* Uncertainty over Spanish bailout request unnerves market
* Spanish 10-year borrowing costs rise above 6 percent
* Support for euro expected around $1.2826
* Bank of Spain warns of significant fall in GDP in Q3
By Jessica Mortimer
LONDON, Sept 26 (Reuters) - The euro fell to a two-week low against the dollar and the yen on Wednesday, dragged lower by rising Spanish borrowing costs as uncertainty grew over when Spain might request a bailout.
Worries about Spain increased as the Bank of Spain said the economy fell “at a significant rate” in the third quarter and after protesters clashed with police in Madrid on Tuesday before the government’s 2013 budget, due on Thursday.
The unrest highlighted the challenges facing the euro zone’s fourth largest economy as it struggles to control its debts. The country’s 10-year bond yields topped 6 percent on Wednesday for the first time in a week.
The euro was last down 0.3 percent at $1.2863, having earlier hit $1.2848, its lowest since Sept. 12.
An aid request by Spain is a condition for the European Central Bank to start buying its debt. Madrid’s apparent reluctance to seek help has dented demand for the euro in recent sessions.
“The more jittery the market gets about when Spain will seek aid the higher yields will go ... The key will be whether Spain asks for a bailout before their yields surge,” said Paul Robson, currency analyst at RBS.
Prime Minister Mariano Rajoy told the Wall Street Journal in an interview published on Wednesday he was ready to seek a bailout if Spain’s debt financing costs stayed too high for too long.
RBS’s Robson said the euro may weaken further over the next couple of days, after which investors may look to buy it.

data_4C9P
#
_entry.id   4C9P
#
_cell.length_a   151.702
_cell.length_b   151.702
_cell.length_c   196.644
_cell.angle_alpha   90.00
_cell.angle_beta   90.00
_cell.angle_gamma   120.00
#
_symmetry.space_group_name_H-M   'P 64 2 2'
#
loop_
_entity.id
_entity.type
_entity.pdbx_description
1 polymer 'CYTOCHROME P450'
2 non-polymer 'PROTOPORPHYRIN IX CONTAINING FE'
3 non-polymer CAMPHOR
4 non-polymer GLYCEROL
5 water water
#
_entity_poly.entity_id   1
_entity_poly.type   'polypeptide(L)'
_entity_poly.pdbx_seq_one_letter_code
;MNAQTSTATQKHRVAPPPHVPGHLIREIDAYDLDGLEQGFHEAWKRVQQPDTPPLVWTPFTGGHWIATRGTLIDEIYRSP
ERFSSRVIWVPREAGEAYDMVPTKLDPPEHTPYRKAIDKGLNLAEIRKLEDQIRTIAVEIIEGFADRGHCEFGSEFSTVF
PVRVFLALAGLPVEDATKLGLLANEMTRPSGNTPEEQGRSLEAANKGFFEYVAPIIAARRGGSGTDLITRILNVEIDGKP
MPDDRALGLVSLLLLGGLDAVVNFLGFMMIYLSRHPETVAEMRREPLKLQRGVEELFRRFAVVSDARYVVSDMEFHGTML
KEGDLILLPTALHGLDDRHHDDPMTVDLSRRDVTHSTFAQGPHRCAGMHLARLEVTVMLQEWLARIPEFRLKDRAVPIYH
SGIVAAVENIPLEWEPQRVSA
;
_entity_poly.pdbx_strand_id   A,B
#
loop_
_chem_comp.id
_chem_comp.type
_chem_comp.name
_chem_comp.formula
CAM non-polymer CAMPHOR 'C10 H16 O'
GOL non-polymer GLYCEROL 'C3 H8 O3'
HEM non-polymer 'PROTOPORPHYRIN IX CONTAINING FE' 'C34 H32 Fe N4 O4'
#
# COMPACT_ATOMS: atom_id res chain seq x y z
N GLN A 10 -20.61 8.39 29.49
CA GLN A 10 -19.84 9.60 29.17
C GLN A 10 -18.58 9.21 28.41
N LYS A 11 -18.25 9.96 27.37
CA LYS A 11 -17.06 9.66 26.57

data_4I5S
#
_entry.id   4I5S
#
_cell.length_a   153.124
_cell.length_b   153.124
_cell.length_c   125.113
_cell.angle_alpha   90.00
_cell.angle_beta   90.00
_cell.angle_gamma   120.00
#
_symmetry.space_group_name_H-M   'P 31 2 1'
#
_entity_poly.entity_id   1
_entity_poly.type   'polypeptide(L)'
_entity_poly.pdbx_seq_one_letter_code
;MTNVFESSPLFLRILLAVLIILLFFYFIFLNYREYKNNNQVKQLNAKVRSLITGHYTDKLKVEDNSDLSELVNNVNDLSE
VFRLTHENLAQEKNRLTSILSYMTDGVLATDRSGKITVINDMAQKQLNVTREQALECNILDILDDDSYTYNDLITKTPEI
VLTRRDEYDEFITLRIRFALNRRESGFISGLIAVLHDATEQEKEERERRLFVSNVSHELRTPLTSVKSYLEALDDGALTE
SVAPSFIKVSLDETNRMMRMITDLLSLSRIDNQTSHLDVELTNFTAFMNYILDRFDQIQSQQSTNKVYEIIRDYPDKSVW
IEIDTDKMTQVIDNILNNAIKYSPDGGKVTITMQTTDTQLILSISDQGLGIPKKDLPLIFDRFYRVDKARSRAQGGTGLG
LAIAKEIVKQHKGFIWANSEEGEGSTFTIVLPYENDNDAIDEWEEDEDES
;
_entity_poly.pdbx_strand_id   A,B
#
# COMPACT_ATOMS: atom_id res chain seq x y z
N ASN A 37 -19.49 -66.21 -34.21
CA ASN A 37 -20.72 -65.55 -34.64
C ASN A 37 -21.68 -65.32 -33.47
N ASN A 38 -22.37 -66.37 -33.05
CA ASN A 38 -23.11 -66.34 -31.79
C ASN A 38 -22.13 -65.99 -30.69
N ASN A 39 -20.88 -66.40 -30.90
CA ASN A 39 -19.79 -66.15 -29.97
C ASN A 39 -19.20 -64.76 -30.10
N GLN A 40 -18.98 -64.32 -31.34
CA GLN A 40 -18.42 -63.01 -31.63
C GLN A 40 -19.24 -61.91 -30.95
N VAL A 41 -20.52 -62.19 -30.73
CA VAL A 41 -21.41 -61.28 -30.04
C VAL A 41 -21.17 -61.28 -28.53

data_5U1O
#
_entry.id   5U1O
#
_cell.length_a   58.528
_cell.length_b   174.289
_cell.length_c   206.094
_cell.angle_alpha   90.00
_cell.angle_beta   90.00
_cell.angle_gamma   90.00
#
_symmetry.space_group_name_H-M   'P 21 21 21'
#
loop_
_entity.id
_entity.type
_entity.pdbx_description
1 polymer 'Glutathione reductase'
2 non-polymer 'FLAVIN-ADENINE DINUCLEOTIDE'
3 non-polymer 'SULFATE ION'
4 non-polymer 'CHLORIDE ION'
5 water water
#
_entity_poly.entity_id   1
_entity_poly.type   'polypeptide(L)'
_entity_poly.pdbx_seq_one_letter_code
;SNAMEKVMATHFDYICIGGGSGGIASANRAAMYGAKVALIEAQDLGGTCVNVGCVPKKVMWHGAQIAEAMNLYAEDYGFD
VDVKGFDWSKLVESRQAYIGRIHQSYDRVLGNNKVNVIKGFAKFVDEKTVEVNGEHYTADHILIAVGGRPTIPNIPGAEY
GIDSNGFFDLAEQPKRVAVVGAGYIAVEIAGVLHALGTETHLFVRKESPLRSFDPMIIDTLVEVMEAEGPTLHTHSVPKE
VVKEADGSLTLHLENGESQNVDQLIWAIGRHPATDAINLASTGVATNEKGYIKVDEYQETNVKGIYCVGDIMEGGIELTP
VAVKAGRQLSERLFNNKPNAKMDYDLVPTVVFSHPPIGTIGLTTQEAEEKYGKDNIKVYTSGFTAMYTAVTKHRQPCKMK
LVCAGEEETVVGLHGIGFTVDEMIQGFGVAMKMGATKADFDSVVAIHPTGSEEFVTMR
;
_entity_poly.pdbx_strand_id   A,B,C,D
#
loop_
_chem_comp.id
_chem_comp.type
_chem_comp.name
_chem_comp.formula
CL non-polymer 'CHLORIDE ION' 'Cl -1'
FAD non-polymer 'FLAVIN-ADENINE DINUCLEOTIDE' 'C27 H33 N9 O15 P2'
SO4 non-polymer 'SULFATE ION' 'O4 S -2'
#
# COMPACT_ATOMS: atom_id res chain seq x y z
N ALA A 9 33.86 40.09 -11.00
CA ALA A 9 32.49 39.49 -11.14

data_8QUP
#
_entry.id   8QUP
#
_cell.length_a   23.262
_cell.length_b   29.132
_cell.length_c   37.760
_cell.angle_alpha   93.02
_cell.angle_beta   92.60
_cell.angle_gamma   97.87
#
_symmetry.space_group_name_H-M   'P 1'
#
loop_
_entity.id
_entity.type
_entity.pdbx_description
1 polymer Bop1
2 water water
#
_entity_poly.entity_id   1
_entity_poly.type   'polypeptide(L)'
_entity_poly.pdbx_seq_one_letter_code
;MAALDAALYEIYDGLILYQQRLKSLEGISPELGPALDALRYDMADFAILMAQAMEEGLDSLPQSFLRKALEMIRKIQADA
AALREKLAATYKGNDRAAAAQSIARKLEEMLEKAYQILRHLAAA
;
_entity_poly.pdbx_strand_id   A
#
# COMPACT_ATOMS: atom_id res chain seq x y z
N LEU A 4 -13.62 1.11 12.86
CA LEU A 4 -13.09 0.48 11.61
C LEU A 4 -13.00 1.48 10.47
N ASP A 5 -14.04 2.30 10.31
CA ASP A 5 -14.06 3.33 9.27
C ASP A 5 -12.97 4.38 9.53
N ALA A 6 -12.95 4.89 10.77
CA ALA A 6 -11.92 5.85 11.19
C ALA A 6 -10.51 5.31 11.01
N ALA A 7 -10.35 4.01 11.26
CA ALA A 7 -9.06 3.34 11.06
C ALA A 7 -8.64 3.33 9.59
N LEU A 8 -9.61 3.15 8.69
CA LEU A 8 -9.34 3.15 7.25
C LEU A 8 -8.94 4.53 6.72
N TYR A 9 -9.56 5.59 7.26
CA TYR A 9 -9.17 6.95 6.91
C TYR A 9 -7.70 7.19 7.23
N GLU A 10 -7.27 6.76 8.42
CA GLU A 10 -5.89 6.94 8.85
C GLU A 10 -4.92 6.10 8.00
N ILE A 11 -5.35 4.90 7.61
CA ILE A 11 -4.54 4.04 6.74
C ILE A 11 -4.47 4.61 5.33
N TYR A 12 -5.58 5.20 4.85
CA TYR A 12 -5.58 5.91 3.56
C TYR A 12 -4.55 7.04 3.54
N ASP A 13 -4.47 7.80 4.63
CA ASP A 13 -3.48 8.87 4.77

The euro has fallen around 2.5 percent since hitting a four-month high of $1.31729 last week. Further losses could see it break below chart support at its 200-day moving average around $1.2826.
“The Spanish story does seem to be deteriorating,” HSBC currency strategist Daragh Maher said. He said a break below $1.28, which acted as resistance as the euro rallied earlier this month, could open the door for further losses.
The euro also fell to a near two-week low against the yen of 99.71 yen on the EBS trading platform.
The risk of unrest in Greece, where the coalition faced its first big anti-austerity strike since taking power in June, also contributed to negative sentiment towards the euro.
The euro has succumbed to profit-taking after rallying around 9 percent from a two-year low of $1.2042 hit in July, helped by the ECB bond-buying plan and a third round of monetary easing from the U.S. Federal Reserve that lifted perceived riskier currencies against the dollar.
The dollar rose to a two-week high against a basket of currencies, with the dollar index hitting 79.900.
However, the U.S. currency fell to a near two-week low against the yen of 77.60 yen on EBS trading platform.
Traders said the yen could get a lift this week from Japanese fund repatriation before half-year book-closings, although some market participants said many companies had already covered their needs so such flows were unlikely to be significant.
More falls in the dollar could see it drop towards 77.13 yen, a seven-month low of hit on Sept. 13, the day the Fed announced aggressive stimulus to promote economic recovery.